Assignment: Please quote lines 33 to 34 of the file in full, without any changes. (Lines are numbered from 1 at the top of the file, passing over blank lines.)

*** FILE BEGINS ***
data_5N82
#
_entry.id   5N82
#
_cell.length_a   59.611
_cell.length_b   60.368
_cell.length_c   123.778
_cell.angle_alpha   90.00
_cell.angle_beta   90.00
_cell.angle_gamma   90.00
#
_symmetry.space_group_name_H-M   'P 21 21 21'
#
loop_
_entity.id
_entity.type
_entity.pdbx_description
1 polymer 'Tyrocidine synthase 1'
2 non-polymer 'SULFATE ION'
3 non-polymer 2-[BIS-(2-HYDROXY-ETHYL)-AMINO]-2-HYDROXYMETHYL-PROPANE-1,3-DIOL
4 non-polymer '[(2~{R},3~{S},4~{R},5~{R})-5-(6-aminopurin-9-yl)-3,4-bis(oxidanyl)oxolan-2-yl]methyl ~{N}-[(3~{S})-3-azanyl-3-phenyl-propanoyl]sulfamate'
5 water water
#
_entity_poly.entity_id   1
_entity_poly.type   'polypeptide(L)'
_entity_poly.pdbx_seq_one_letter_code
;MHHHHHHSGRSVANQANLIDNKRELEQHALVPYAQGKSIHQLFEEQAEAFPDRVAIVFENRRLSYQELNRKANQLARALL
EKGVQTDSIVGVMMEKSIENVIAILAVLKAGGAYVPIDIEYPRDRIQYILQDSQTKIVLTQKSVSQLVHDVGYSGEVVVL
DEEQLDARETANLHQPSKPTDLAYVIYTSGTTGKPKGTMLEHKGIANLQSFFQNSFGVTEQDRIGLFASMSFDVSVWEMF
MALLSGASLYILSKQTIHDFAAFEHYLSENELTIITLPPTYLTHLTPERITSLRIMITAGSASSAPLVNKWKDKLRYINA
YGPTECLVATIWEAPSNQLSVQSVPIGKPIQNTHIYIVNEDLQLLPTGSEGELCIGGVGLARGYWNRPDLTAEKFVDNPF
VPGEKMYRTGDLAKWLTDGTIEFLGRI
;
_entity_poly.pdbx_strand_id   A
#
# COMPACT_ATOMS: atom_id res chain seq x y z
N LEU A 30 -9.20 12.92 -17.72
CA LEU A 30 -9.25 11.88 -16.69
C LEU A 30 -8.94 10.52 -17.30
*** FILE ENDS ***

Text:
;
_entity_poly.pdbx_strand_id   A